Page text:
Tiếng Việt


Danang: Dredging and Dumping in the Ocean Impacts the Marine Ecosystem

Experts in environmental science and maritime ecology are all concerned about the plan to dredge and deepen the Tien Seaport channel by extracting 200,000 m³ of materials and dumping them somewhere off Danang.
The Danang People’s Committee has agreed in principle to allow the Vietnam Maritime Administration (Ministry of Transport) to research, survey procedures to implement the plan, but scientists are insisting that an environmental impact assessment (EIA) is vital before doing so.
The Danang marine ecosystem is in decline
Associate Professor Vo Van Minh, Council Chairman of the Danang University of Science & Education, believes that the material will have to be dumped off Danang if no other more suitable location is identified. However, an EIA is required to determine which other marine area, if any, would cause less environmental damage. 
“The waters around Danang are currently not protected from dumping,” said Mr. Vo Van Minh. “From an environmental point of view the dumping will certainly have an impact, especially on coral reefs and seagrass, which shelter the breeding grounds of a wide variety of marine animals. The environment will certainly be disrupted by the impact.”
Mr. Vo Van Minh stressed that an EIA would minimize damage to the lowest possible level. However, the marine ecosystem around Danang is already in serious decline due to deficient preservation and the impact of tourism and wastewater. “I hope that the EIA assessors will consult with the experts on their opinions,” added Mr. Vo Van Minh. “If not done well, this could seriously endanger the environment.”
According to Dr. Nguyen Tac An, former Director of the Institute of Oceanography in Nha Trang, a thorough EIA must take into account which dredging and dumping methods will be used. Inert materials just lying stationary on the seabed are not a problem, but, if they are disturbed, a great many issues may arise. Taking only dredging and dumping procedures into consideration is inadequate.
Dr. Nguyen Tac An explained that, in principle, dumping must be done far from residential areas, fishing grounds, protected waters and places of special marine value. Waters with strong currents must also be avoided.
“When sediment is deposited in one place, it gradually moves elsewhere,” Mr. An warned. “Dumping must be done with great care. The sand that is dredged up must be checked for harmful chemicals and poisons, which EIA assessors are well aware of. Digital maps of Vietnam are now available and must be examined before dumping in a certain spot. The EIA must take test samples, model the diffusion and particle size and consider the ideal schedule for the dredging and dumping.”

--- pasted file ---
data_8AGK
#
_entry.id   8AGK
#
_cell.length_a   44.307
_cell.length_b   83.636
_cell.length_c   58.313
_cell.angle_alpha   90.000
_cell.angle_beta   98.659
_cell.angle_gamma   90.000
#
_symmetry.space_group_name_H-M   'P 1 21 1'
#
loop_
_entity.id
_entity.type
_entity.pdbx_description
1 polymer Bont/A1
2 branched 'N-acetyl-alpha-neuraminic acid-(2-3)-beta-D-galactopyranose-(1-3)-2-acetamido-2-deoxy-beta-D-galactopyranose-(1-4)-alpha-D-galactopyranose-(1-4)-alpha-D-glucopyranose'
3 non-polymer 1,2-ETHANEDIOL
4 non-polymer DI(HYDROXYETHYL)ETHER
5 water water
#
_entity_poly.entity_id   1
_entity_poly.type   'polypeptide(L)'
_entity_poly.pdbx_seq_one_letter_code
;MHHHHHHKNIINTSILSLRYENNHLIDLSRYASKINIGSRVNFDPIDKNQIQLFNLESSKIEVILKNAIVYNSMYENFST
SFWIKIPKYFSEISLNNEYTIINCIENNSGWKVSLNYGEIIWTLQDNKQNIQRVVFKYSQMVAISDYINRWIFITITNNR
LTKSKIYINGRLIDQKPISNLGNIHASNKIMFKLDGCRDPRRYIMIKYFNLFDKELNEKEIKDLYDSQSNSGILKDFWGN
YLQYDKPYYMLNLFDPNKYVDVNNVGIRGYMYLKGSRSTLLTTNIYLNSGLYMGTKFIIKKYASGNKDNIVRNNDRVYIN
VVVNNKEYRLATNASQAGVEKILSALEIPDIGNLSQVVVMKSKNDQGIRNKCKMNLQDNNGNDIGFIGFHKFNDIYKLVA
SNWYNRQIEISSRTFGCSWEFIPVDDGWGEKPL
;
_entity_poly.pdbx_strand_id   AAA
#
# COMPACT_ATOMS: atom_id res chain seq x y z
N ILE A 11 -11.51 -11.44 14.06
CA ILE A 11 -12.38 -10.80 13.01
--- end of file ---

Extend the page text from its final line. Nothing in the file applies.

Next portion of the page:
Mr. Nguyen Tac An also stressed that more channel dredging at the port is critical and doing nothing is not an option. The impact must be minimized however and the economy protected at the same time.
Ðà N?ng: Nh?n chìm v?t ch?t, lo ?nh hu?ng d?n sinh thái bi?n
Experts insist that the EIA must determine which dumping areas would cause the least environmental damage. Photo: LE PHI
Ðà N?ng: Nh?n chìm v?t ch?t, lo ?nh hu?ng d?n sinh thái bi?n
Dredging the Tien Sa port channel will produce 200,000 m³ of material for dumping near Danang. 
Concern for coral reefs
Speaking about dumping into the sea near Danang, Dr. Nguyen Thi Minh Phuong, DTU Dean of the Environmental & Chemical Engineering, believes that 200,000 m³ of dumped materials will certainly impact the marine ecosystem.
“We can be sure that the ecosystem will be affected,” explained Ms. Minh Phuong. “When we dump like that, we usually think that the materials will lie there forever, but that’s not the case because huge tides will carry it away. The seabed must be checked for coral reefs, which are of major concern. Coral can’t survive in muddy, murky water, they need light or the symbiotic algae of the corals and the entire reef will eventually die off.”
According to Ms. Minh Phuong, the seabed must deep enough, with no existing coral growth. However, the tides would drag the dredged materials around. Heavy sediments sink, but fine-grain sediments are transported everywhere.
“It is envisaged that affected area would be only 100 ha, but it in fact it would be much larger,” she explained. “The sediment at the site of the dredging is probably fine-grained, not coarse-grained. Over several years, it’ll be carried everywhere, depending on seasonal tide changes. Wherever the sediment travels, the coral reefs will die temporarily but may later recover.”
Ms. Minh Phuong remarked that, from an administrative point of view, any project will impact the environment but if the impact is judged less than the economic loss of the port, a tradeoff is inevitable. “But saying there’s no impact is untrue. Marine damage is very hard to control. While other ecosystems can recover given time, coral reefs definitely cannot.”
The 177 coral species around Son Tra peninsula
From 2016 to 2018, the Southern Institute of Ecology conducted a project entitled “Research on the preservation and recovery of biodiversity in dry and submerged ecosystems around the Son Tra nature preserve”. After being allowed to recover for almost three years, the coral coverage increased by 10%. The number of marine animals living in the reef increased and seagrass coverage went up by 20 to 30 percent.
In 2019, it was estimated that the waters around the Son Tra peninsula contained 177 coral species in 17 families and 52 genera. It was also discovered that there were 130 fish species in 32 families and 65 genera living in the coral reefs. The area also included three species of seagrass covering an area of 1 ha and 180 species of seaweed. However, the marine ecosystem there was already seriously damaged.
(Media Center)